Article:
Differences in coronary heart disease prevalence and risk factors in African and White patients with type 2 diabetes

Diabetes Res Clin Pract. 2007 Jul;77(1):107-12. doi: 10.1016/j.diabres.2006.10.014. Epub 2006 Dec 4.


Coronary heart disease (CHD) is rare in sub-Saharan Africans; there are few data in African diabetic populations. We therefore evaluated the prevalence of CHD and conventional risk factors in 744 consecutive African (A, n=448) and White European (W, n=296) subjects with type 2 diabetes. CHD was present in 4% of A and in 23% of W (p<0.001). Compared with W, the A groups had lower total cholesterol (TC) and triglyceride (TG) levels: men: TC-W, 5.76 (S.D., 1.36) and A, 4.98 (1.29)mmol/l; TG-W, 2.10 (IQR,1.40-3.00) and A, 1.60 (1.10-2.55)mmol/l; women: TC-W, 5.85 (1.31) and A, 5.20 (1.24); TG-2.00 (1.40-2.90) and A, 1.40 (1.00-2.03)mmol/l (p< or =0.0022 for each comparison). The A had significantly lower TG:HDL-C ratios (an index of insulin resistance) (p=0.004) and were less likely to have (estimated) small dense LDL-C particles (p< or =0.038). In subjects with established CHD traditional risk factors were similar in A and W. Regression analysis revealed that CHD associated in A with serum creatinine (p=0.0015) and TC (p=0.038) and with TG in W (p=0.0072). We conclude that the rarity of CHD in diabetic Africans can be explained by contributions of low TC levels and probably lesser insulin resistance and its consequences; renal disease may be an important additional risk factor.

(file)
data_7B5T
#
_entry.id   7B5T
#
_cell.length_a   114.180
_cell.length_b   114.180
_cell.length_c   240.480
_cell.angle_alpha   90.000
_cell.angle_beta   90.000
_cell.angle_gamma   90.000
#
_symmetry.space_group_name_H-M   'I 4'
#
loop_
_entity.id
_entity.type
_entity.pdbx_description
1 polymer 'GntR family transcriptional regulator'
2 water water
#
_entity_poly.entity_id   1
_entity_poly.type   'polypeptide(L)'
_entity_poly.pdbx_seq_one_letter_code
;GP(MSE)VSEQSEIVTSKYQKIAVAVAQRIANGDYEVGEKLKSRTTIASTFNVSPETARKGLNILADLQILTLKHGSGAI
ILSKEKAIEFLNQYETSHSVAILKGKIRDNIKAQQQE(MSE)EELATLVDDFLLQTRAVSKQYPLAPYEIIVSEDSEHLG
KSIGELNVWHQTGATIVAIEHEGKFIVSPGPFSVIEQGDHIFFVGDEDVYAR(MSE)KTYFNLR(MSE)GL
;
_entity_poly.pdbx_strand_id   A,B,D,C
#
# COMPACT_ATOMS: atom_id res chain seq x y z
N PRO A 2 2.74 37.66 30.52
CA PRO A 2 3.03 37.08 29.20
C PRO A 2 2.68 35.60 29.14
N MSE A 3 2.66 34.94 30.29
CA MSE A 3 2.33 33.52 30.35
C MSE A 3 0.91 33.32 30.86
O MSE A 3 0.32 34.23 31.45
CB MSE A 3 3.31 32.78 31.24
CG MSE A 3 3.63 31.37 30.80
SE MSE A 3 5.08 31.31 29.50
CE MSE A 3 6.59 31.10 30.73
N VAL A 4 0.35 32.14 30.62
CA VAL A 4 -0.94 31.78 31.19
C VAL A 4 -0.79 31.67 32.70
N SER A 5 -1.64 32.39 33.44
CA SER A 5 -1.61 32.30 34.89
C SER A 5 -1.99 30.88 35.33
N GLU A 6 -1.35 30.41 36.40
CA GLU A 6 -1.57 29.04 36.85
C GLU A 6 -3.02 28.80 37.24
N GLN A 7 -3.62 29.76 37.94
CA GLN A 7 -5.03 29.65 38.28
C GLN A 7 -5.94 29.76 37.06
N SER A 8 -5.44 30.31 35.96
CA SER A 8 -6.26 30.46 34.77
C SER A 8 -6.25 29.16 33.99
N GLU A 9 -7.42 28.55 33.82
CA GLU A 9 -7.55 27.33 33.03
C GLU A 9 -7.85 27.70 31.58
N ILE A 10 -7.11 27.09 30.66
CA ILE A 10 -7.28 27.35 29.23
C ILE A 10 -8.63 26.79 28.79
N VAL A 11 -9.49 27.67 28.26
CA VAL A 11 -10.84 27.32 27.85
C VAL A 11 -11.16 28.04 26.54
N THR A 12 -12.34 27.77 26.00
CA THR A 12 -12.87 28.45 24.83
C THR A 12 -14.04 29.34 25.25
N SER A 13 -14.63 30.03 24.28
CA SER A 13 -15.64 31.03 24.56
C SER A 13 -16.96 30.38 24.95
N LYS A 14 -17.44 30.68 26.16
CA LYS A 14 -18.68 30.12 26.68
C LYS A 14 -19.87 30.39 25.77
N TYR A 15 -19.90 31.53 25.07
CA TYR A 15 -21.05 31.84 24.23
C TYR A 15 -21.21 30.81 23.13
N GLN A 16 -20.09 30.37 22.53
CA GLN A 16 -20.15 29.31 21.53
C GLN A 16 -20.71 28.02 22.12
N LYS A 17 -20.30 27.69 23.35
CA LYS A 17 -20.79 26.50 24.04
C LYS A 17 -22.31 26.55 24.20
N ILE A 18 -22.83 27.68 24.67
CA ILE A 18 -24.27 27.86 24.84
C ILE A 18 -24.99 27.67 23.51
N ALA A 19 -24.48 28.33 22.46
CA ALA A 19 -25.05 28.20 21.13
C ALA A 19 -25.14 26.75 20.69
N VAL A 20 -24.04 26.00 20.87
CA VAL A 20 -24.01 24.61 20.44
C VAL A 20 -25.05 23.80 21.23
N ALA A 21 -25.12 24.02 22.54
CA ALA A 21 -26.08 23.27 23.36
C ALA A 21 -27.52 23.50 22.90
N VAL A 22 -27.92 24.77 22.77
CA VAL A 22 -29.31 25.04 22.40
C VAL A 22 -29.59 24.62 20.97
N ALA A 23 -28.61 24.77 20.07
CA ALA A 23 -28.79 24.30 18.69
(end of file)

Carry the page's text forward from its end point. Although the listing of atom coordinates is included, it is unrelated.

Publication types

  • Research Support, Non-U.S. Gov't

MeSH terms

  • Adult
  • Black People / statistics & numerical data*
  • Cholesterol, HDL / blood
  • Cholesterol, LDL / blood
  • Coronary Disease / epidemiology*
  • Diabetes Mellitus, Type 2 / complications*
  • Female
  • Humans
  • Male
  • Middle Aged
  • Risk Factors
  • South Africa / epidemiology
  • Triglycerides / blood
  • White People / statistics & numerical data*


  • Cholesterol, HDL
  • Cholesterol, LDL
  • Triglycerides